Kasoa is home to one of the most prominent markets in the Awutu-Senya district. Agro-processed products are popular items at these markets. One of these products is cassava that is processed into popular food items called ‘agbelima’ and ‘gari’. Agriculture and business associated with agriculture is one of the leading economic activities for Kasoa’s working population. Farming and fishing are very popular in the lowlands near the coast. In 2013, construction of an Abattoir—a slaughter house—was begun in order to enable Kasoa to provide more food for its rapidly growing population. In response to the growing need for peri-urban transport, private enterprises have been developed in the form of privately owned trotro and shared taxis which provide transportation for passengers, goods, and animals.
Kasoa’s market is the main regional market. The market is consistently packed and it is often difficult for new traders to be able to sell their goods at the market because all of the stalls are occupied. In 1991 the plans for a new market in Kasoa were established and the plot of land where the market was to be built was purchased. However, due to a lack of funding, construction could not begin until ten years later. Construction of the new market began in 2001, during President J.A. Kufuor’s administration, after funds were provided by NGOs and with the cooperation of the Awutu Senya East Municipal Assembly. In January 2013, the market was improved. Through the combined efforts of the Awutu Senya Municipal Assembly and the Kasoa Traders Association, new stalls were built for traders at the market.
Transportation is a major issue that many individuals from Kasoa and neighboring areas must face in order to be able to participate in the marketplace. Many must overcome the obstacles of heavy traffic, poor road conditions, and/or unaffordable public transportation, in order to access the market. Those who face these issues may be at an economic disadvantage when unreliable transport results in the late arrival to the market. Once a seller has arrived late, shoppers may have already purchased significant amounts of goods from sellers who were not affected by the unreliable transportation and were able to be at the market on time.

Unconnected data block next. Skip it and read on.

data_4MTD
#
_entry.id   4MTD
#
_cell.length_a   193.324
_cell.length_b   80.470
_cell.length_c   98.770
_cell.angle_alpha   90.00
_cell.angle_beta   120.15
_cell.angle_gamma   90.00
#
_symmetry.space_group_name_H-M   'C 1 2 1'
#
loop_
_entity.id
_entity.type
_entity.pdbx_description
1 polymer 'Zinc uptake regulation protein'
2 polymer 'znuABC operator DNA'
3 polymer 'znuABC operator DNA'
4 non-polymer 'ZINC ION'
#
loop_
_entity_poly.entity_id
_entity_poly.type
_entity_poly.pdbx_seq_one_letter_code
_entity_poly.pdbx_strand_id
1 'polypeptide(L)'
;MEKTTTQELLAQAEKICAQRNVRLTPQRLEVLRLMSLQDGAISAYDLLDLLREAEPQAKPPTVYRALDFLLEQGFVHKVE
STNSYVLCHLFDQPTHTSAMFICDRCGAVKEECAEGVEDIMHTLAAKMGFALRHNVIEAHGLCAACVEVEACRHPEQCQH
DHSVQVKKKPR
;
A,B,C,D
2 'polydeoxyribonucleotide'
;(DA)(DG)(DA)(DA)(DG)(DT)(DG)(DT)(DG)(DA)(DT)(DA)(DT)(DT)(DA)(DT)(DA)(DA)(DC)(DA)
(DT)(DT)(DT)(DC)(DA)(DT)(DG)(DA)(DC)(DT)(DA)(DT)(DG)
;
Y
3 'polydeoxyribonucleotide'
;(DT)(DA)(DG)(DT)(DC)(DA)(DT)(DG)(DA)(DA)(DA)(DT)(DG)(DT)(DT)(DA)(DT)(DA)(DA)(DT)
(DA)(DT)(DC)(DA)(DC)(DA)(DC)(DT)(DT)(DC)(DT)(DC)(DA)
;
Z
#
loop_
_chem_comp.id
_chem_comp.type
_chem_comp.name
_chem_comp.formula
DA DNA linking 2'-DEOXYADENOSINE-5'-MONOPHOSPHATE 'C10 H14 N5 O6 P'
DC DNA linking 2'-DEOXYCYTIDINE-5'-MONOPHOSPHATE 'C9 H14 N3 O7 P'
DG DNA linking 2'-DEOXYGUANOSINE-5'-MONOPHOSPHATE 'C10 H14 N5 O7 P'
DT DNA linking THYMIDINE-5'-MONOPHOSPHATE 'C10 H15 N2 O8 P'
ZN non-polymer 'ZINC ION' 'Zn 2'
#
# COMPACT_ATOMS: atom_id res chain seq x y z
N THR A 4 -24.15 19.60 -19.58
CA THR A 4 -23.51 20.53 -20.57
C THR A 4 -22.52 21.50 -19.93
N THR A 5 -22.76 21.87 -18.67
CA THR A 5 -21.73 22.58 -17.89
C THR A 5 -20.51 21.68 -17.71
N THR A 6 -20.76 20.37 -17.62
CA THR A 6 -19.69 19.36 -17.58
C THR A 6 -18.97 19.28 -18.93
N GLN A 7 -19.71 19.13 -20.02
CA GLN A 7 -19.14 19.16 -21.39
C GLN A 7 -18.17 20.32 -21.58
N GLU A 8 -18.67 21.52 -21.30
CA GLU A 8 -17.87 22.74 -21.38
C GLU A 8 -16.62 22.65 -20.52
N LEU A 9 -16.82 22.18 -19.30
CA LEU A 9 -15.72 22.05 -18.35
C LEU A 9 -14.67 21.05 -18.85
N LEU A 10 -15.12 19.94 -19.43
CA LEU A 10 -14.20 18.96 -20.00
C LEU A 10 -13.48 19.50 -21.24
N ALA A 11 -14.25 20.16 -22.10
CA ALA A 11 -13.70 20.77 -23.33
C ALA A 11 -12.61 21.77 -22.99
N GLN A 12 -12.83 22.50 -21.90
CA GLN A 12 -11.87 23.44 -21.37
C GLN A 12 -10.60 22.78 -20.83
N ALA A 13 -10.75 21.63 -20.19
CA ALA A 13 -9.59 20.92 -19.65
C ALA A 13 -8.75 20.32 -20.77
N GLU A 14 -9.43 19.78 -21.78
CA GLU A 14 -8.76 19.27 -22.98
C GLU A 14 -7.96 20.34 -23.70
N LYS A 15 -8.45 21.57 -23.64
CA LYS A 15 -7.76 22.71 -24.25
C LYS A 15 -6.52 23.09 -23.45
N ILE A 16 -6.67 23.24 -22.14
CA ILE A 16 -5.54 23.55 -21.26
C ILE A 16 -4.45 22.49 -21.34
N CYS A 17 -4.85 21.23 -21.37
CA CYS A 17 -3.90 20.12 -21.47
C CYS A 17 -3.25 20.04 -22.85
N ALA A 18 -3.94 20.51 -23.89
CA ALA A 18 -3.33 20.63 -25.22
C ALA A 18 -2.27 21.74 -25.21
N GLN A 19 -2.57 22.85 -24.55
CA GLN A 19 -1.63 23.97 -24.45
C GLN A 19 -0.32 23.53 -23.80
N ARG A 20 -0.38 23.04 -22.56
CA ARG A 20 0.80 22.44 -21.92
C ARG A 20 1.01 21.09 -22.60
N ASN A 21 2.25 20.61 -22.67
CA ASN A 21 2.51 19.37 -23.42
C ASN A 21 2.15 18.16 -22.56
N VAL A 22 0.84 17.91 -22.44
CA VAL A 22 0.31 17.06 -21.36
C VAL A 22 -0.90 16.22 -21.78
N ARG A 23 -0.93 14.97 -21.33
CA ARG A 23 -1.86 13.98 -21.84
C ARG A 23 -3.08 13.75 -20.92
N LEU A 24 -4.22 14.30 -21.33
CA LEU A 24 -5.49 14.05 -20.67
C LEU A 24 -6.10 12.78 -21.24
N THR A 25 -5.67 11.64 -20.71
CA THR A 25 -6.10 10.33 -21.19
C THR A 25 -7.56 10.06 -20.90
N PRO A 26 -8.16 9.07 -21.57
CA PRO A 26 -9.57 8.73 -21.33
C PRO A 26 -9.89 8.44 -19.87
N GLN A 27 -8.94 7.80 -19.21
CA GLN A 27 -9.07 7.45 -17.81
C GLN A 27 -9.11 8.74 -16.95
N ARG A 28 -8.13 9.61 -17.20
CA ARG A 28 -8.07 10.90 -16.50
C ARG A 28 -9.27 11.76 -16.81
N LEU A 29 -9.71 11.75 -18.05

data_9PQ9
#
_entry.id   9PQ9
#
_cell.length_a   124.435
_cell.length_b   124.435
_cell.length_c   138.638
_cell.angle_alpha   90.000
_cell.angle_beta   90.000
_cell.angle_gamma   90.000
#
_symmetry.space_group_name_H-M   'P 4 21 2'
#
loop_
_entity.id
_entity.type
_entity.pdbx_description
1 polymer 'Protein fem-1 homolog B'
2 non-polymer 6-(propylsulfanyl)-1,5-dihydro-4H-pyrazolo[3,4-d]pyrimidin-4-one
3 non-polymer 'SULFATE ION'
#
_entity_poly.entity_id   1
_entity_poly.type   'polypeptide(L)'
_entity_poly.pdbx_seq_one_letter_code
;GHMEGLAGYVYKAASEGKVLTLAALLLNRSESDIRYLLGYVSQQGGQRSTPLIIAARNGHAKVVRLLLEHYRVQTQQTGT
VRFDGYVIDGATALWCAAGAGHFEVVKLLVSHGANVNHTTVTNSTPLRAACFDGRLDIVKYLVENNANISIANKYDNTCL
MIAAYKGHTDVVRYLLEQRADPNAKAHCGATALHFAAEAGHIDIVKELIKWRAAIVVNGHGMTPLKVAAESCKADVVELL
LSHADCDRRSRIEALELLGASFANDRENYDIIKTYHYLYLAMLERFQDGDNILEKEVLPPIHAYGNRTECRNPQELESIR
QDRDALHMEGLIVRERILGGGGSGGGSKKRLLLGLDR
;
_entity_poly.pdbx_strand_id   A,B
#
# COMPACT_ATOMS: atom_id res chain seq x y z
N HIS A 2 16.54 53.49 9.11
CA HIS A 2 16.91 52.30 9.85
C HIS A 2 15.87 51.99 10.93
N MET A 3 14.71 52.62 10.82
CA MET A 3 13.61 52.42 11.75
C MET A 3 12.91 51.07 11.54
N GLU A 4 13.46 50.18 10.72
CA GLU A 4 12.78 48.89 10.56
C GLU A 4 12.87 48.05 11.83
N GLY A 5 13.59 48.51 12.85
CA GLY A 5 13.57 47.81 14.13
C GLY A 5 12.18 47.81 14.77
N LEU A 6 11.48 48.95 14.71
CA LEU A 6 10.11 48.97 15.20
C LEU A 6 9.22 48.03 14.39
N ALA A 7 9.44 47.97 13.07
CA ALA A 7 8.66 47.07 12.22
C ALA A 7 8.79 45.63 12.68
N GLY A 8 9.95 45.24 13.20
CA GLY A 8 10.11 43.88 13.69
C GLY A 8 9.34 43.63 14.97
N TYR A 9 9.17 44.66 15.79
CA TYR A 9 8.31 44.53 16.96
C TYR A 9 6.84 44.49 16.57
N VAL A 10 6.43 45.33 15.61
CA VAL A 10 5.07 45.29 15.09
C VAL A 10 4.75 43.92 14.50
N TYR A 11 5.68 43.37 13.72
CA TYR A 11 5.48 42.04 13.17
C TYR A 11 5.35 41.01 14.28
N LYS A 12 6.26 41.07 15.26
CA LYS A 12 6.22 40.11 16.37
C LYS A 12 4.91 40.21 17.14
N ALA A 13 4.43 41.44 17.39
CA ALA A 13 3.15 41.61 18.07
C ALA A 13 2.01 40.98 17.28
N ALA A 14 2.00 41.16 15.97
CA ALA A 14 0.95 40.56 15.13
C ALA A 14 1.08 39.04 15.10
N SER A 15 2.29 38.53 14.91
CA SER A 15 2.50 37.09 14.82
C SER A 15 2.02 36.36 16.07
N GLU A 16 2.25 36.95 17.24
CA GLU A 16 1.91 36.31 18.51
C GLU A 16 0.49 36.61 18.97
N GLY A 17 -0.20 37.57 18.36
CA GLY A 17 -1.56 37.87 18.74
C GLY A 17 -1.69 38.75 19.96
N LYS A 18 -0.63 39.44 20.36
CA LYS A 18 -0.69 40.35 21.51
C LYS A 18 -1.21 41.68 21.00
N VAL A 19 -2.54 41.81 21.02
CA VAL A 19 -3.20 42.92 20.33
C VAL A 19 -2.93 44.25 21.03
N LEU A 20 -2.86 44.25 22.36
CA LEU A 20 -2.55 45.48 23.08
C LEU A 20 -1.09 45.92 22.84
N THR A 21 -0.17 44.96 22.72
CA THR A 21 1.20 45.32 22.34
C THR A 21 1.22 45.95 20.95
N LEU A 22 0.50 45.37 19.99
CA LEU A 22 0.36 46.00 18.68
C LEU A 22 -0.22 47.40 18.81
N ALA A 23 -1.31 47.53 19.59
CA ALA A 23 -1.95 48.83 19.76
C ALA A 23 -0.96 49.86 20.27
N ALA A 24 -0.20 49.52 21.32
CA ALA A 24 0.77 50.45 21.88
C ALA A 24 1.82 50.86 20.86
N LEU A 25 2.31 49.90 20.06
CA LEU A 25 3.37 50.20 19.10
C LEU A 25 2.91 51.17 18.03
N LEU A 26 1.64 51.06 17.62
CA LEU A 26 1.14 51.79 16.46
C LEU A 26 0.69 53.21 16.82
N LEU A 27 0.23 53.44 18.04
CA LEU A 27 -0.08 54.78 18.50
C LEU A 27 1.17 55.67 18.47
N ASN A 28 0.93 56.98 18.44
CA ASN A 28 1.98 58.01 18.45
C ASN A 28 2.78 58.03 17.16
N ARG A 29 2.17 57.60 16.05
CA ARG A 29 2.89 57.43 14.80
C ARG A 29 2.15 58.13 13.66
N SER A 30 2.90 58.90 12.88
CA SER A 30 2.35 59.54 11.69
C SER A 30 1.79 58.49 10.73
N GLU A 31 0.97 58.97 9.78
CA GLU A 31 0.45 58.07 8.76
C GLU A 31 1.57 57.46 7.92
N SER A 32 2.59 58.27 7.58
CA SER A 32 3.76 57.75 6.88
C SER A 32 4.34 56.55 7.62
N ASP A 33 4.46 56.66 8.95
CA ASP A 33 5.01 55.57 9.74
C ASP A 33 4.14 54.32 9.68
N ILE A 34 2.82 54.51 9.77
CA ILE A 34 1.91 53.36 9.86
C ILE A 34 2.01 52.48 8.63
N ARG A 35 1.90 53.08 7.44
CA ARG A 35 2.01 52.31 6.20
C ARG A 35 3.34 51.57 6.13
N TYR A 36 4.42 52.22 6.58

A study conducted in Kasoa surveyed 305 micro and small scale enterprises and revealed that 77.78% of the business owners had no knowledge about cash management procedures. The study argued that this is an indicator of the need for proper training of business owners in the realm of cash management in order to initiate capacity building. Another survey conducted in the Kasoa market, although concerned largely with the oil sales sector, revealed a number of issues face by individuals whose livelihoods depend on sales in the market. One issue that the study revealed was difficulty with hygienically storing goods and keeping them from spoiling. The survey indicated that 59% of the salespersons had no education and used a variety of techniques (both effective and ineffective) for preserving their goods. 90% inappropriately stored their goods, which were exposed to too much sun and/or potentially contaminated by unhygienic storage practices such as storing goods in dirty containers. The interviewees greatest concerns were low-profits, unsteady demand, unreliable competition, the unavailability of space and the lack of funds to expand their business,
Demand for many goods shift seasonally. For example, oil sales spike during the seasons where fish are plentiful because traditional fish processors purchase oil from the market for frying fish. Unreliable sales competition is a large issue for traders who sell goods that can be purchased from large producers at a lower cost. Furthermore, 80% of sellers reported that they needed help in the area of finance in order to expand their businesses.
Ghana Rural Action Support Program (GRASP) is a non-governmental organization (NGO) that has initiated micro-finance loans for women in order to empower women and boost female economic activity in Kasoa. An article in the Journal of Global Gender Studies, reports that studies conducted by Eunice Adjei-Bosompem in 2013 suggested that the initial loan amounts were insufficient for women to successfully start and sustain on-going income generating activities (IGAs). The resulting suggestions for improving the short-term and long-term effectiveness of micro-finance loans were to increase loan amounts and loan return time, in addition to encouraging the development and utilization of technologies that will increase productivity.